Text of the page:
OKLAHOMA CITY (AP) _ An investigation into an embezzlement case at the Oklahoma Tax Commission has expanded, with the attorney general's office requesting an investigative audit for ``criminal and other types of misconduct.''
Meanwhile, Tax Commission spokesman Paul Ross said the agency is requesting felony charges be filed against a cashier after auditors determined more than $27,000 was missing.
The request for an investigative audit by Auditor and Inspector Jeff McMahan's Office was contained in a letter sent Monday by Tom Gruber, who is first assistant attorney general in the office of Attorney General Drew Edmondson.
``Because this involves an investigation which could result in criminal charges, this audit and its results are to be kept confidential until the investigation has been completed,'' Gruber wrote.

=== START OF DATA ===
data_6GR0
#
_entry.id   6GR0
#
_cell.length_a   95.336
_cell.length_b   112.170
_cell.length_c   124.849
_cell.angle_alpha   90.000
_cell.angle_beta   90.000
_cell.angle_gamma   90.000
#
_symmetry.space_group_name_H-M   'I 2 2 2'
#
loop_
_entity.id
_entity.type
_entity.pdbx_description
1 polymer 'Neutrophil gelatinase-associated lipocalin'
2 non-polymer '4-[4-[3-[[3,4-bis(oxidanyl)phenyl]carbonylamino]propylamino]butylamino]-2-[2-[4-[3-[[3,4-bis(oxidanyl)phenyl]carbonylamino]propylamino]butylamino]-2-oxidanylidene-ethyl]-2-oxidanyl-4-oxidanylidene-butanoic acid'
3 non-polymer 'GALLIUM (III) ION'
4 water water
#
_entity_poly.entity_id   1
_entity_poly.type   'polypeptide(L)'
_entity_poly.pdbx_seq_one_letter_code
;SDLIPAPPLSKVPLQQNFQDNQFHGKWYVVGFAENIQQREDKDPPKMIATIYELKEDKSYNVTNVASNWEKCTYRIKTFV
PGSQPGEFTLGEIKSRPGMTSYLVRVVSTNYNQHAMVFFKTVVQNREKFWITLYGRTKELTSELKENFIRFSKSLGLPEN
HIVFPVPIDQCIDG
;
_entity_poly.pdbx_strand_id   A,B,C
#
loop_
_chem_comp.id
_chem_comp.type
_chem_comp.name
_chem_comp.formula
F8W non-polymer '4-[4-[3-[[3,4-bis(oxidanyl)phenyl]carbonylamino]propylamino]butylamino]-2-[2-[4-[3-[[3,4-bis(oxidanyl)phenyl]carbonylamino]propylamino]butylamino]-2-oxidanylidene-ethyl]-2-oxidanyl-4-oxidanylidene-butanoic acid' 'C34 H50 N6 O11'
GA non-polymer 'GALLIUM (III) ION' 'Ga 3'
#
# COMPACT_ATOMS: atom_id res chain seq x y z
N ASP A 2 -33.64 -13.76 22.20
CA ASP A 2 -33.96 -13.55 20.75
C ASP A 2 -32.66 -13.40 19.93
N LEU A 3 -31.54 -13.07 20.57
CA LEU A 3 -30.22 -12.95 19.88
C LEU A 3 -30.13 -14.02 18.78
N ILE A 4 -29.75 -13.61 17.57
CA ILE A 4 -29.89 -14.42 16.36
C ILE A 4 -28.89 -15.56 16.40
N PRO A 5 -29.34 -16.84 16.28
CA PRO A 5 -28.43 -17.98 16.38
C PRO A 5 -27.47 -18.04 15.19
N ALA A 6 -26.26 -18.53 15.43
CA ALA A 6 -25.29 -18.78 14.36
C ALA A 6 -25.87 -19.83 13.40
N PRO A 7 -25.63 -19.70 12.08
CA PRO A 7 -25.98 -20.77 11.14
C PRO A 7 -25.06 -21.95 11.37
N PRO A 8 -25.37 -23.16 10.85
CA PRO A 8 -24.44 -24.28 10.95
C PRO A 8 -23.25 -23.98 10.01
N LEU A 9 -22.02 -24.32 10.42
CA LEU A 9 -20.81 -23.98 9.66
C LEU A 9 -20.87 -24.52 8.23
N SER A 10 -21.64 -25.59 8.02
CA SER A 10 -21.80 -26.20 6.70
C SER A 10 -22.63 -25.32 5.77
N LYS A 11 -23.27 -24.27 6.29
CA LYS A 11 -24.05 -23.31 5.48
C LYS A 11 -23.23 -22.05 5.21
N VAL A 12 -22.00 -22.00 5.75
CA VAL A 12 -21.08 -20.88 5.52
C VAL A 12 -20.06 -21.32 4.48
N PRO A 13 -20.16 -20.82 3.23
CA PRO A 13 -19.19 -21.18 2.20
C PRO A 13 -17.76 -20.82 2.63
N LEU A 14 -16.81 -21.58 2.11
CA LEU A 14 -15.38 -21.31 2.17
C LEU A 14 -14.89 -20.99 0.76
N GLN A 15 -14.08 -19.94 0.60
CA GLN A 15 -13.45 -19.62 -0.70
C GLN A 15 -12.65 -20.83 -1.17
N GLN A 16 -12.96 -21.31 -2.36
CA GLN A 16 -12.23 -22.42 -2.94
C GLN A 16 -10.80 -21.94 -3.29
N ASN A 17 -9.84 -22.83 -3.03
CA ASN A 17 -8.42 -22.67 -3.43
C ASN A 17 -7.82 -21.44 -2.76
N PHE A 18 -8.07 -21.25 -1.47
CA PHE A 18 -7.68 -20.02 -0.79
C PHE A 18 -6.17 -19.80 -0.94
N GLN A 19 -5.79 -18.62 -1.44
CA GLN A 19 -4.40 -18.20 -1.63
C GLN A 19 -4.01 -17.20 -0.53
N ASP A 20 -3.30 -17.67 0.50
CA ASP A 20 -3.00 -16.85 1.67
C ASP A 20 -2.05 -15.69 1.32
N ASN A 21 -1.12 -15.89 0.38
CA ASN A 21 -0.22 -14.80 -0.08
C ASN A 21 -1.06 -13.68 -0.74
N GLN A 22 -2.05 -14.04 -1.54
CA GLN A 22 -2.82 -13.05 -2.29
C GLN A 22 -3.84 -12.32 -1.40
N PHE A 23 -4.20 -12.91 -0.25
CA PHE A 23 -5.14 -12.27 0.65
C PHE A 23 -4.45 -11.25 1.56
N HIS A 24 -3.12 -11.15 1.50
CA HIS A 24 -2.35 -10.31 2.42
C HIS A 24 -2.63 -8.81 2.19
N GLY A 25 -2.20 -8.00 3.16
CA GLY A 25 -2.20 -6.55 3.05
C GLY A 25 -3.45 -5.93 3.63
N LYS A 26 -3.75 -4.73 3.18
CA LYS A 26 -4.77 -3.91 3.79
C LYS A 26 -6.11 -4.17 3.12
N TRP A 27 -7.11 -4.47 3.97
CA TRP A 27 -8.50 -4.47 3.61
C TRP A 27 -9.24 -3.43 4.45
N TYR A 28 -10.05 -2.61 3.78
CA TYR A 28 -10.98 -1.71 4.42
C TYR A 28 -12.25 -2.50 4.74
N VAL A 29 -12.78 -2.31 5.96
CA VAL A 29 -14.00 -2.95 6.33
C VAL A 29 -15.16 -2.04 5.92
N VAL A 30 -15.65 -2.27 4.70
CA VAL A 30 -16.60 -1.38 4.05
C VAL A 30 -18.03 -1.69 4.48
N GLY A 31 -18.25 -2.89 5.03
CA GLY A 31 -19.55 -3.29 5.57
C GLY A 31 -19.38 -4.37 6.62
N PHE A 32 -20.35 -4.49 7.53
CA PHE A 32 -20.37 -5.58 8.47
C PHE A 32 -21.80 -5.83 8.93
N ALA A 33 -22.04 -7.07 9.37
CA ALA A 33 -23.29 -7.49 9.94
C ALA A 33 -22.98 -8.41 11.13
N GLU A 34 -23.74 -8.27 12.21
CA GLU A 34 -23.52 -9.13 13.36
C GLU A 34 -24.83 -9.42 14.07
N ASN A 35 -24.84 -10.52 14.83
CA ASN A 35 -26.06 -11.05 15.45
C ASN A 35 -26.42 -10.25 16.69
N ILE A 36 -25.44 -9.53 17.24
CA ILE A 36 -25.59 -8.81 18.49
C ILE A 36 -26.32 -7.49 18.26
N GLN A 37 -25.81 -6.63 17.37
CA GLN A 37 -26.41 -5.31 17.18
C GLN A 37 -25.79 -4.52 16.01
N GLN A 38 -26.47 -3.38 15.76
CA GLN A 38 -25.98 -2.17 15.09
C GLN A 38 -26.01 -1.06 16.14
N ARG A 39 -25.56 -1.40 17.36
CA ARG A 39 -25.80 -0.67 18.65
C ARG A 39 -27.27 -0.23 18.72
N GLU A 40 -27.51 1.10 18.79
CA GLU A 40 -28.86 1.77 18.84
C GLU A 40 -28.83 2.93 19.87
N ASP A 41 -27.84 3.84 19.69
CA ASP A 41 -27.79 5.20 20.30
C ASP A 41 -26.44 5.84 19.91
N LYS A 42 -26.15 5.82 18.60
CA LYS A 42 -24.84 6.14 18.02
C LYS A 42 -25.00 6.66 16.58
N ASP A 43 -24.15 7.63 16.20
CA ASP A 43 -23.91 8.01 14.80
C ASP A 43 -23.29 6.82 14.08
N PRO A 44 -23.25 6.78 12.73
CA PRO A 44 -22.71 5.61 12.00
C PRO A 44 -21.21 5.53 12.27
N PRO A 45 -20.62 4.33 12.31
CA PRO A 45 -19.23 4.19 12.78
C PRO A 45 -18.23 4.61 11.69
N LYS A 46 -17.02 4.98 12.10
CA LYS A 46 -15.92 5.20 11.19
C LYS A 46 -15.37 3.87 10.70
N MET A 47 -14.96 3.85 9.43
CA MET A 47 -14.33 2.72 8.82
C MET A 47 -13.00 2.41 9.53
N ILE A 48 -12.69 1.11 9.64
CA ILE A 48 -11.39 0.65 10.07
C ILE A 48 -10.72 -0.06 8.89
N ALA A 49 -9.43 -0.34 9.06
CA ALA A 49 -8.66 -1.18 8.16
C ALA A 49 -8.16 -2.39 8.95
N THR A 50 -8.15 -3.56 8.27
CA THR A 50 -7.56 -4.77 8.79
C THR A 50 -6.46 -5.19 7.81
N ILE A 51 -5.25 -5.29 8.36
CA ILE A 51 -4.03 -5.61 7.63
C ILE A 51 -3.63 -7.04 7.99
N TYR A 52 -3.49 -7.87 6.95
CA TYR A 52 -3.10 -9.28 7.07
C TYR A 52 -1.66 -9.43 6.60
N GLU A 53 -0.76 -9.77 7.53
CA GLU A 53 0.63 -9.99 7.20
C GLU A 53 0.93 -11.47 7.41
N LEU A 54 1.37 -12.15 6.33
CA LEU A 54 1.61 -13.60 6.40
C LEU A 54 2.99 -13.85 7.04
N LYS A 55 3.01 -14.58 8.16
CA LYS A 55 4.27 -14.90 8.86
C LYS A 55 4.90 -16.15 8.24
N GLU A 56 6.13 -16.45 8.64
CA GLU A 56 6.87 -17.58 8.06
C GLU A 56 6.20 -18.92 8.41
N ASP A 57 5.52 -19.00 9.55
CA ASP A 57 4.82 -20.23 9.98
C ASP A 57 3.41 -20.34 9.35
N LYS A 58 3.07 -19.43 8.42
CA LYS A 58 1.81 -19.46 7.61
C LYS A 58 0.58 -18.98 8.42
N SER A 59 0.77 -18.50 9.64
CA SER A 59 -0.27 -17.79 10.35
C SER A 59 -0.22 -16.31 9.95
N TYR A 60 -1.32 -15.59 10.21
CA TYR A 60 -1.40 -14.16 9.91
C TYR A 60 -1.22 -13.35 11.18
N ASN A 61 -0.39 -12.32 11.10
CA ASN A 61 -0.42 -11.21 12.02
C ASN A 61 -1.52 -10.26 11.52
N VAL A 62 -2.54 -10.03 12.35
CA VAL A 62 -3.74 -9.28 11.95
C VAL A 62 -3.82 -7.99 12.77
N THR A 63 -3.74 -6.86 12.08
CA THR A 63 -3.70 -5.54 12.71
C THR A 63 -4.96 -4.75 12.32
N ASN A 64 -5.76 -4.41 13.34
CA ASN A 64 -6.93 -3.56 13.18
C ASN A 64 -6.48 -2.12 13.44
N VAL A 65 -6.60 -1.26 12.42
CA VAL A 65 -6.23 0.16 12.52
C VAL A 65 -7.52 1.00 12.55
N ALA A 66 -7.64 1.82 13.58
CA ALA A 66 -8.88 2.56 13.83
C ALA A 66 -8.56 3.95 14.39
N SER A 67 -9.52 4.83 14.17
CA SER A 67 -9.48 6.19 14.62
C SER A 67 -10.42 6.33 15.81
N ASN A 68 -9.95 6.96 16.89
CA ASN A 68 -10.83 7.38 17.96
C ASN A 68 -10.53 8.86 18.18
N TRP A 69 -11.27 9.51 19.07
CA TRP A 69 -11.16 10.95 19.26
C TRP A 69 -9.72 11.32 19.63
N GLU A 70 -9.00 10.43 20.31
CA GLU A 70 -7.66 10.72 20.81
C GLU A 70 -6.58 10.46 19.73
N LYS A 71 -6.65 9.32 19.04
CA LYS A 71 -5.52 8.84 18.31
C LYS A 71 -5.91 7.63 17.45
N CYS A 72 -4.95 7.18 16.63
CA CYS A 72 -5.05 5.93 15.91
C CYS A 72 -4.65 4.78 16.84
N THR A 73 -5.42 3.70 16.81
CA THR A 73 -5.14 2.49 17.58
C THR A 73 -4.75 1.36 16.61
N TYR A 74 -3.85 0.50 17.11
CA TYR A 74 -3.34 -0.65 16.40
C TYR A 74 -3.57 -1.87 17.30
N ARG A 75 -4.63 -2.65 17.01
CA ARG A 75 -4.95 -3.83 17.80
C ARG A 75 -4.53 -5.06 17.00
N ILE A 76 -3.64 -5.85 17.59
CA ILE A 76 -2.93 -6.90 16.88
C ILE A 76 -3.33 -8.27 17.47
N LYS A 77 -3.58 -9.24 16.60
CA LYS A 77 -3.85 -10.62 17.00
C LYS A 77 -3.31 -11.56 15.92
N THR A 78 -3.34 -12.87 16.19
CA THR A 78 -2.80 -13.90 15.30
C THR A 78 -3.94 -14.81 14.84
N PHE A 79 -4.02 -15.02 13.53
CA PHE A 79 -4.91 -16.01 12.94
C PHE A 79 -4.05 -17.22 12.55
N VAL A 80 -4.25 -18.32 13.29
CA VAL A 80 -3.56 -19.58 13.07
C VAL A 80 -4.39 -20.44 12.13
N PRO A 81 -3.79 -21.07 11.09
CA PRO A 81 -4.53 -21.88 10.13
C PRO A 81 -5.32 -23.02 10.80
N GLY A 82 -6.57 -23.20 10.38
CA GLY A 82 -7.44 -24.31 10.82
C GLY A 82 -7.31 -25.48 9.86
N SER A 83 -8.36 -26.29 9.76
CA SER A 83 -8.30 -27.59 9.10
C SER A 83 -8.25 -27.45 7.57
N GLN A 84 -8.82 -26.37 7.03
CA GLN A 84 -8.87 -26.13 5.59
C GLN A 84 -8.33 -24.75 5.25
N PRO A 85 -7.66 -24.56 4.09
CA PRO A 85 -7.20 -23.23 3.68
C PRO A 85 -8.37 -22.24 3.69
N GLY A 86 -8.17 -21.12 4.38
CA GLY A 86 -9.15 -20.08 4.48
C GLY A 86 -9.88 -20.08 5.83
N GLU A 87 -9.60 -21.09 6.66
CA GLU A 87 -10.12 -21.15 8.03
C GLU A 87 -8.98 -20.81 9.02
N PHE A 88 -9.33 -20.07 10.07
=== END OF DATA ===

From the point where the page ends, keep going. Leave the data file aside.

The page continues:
Ross said internal auditors are working on the case, along with the office of Oklahoma County District Attorney David Prater.
A cashier at the Tax Commission is out on bail after being arrested July 17 as part of the probe.
Mark Myers, a spokesman for the Oklahoma County Sheriff's Office, said Pebbles Clayton, 34, was booked on one embezzlement complaint and released on $2,000 bond.
No formal charges have been filed.
The money was discovered missing during a routine check by a state auditor and confirmed by Tax Commission auditors, Ross said.
Ross said when the missing money was verified, a security officer interviewed the employee. The woman was arrested by an Oklahoma Highway Patrol trooper.
She said Clayton had been an employee of the Tax Commission since 2001.
``Our agency collects $10 billion a year and we have more than 900 employees,'' Ross said. ``Unfortunately, it appears an employee committed a criminal act which auditors found. We feel like the checks-and-balances system we have worked and we took immediate action.''
Charlie Price, spokesman for Edmondson, said the attorney general's office had no further comment on the case.